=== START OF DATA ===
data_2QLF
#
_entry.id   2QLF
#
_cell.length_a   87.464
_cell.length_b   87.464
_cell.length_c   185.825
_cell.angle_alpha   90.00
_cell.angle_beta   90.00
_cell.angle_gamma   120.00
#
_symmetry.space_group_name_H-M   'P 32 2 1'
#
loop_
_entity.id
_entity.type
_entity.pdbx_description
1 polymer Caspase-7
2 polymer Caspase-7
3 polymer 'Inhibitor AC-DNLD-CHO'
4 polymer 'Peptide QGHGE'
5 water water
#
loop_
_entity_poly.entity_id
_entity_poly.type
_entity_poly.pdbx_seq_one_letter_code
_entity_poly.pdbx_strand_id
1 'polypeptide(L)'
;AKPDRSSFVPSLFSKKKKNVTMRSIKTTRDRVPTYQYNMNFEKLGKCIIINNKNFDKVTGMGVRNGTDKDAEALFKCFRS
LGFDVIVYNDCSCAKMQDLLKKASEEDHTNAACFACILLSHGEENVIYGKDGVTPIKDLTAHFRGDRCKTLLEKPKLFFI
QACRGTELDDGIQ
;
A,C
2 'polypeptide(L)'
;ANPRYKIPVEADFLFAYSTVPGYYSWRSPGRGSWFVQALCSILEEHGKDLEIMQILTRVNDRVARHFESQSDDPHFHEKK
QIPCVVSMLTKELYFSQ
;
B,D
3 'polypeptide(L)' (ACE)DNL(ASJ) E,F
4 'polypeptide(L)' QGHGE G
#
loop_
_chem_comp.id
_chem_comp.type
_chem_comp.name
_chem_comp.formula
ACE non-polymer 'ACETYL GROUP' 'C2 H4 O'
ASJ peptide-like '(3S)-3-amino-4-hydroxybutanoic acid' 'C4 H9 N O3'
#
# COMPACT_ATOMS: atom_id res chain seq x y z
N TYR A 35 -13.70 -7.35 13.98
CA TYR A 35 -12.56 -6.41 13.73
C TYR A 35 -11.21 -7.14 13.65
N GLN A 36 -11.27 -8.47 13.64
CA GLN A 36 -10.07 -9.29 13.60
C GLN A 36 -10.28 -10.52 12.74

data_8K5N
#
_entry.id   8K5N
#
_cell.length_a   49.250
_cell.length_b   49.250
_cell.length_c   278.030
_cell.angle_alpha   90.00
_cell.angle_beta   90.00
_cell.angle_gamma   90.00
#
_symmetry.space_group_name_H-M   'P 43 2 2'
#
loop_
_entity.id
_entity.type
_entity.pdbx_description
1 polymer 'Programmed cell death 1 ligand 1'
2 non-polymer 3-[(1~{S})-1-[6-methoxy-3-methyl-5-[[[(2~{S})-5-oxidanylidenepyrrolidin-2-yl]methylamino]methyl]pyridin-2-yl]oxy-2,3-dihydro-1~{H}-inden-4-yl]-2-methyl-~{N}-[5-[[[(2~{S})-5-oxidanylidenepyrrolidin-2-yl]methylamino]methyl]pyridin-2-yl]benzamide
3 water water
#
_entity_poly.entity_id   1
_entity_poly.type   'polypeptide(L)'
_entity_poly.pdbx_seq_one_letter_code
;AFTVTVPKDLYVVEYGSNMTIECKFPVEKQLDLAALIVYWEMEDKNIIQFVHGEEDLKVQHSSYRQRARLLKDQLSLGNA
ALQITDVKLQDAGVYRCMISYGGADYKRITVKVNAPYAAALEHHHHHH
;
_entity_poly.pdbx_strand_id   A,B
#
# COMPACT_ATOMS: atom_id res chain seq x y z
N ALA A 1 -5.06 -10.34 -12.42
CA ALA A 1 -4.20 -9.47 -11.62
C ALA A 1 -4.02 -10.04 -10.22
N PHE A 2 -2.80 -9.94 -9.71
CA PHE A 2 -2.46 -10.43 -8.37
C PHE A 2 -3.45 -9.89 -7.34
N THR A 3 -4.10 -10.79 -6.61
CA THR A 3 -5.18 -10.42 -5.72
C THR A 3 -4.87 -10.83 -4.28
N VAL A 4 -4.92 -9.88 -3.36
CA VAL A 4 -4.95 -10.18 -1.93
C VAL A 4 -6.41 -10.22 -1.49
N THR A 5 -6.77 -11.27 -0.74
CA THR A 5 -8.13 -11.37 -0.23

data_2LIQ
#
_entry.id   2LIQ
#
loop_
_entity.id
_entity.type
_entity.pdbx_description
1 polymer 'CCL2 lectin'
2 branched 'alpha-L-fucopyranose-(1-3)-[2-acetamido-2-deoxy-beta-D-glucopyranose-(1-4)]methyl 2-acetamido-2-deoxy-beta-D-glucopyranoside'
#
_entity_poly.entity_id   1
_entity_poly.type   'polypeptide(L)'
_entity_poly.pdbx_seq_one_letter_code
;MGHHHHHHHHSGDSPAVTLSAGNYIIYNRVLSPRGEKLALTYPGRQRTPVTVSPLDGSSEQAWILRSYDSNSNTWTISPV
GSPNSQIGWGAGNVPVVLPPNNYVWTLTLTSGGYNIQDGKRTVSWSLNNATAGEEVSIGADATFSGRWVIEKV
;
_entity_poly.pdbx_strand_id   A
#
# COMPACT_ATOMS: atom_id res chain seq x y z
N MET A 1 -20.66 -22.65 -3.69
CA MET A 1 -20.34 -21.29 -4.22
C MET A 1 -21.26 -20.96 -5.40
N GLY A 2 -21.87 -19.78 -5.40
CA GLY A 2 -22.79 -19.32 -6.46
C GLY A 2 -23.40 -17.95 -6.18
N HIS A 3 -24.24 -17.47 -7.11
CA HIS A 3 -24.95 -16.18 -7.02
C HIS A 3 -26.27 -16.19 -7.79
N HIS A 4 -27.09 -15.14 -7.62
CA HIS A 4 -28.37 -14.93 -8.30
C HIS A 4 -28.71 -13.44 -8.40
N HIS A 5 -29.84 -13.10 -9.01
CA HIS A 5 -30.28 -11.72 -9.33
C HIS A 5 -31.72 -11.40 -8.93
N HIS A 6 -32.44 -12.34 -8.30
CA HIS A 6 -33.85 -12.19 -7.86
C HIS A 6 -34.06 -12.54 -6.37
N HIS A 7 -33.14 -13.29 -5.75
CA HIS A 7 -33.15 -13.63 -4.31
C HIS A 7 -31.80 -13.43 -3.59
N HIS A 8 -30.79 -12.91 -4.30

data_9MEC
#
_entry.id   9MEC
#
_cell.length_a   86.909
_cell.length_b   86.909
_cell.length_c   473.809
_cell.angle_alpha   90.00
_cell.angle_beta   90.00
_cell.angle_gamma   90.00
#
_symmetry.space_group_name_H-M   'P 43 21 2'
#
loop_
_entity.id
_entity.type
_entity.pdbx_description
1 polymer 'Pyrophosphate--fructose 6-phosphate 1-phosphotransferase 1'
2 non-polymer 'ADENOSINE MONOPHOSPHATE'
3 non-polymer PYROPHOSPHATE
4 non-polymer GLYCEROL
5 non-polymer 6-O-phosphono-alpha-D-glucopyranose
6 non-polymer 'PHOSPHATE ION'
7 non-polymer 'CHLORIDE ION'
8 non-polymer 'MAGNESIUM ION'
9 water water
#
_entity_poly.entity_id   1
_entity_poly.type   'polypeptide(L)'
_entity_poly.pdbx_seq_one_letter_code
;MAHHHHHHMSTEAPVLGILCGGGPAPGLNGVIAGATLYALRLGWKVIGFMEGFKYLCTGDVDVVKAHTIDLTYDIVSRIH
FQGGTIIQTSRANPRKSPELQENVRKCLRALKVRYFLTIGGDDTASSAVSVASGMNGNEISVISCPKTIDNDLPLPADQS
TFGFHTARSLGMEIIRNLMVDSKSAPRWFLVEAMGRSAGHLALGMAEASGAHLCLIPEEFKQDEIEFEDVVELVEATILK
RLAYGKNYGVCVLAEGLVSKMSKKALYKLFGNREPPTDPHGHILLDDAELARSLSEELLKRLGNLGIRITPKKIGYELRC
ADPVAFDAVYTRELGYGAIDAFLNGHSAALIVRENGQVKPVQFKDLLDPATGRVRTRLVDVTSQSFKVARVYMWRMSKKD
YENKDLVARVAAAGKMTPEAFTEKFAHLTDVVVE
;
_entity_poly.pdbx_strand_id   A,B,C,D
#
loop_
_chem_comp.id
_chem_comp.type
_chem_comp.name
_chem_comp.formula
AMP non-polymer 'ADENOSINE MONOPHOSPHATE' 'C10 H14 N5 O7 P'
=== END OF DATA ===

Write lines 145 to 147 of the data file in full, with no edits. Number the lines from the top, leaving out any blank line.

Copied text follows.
#
_entry.id   9MEC
#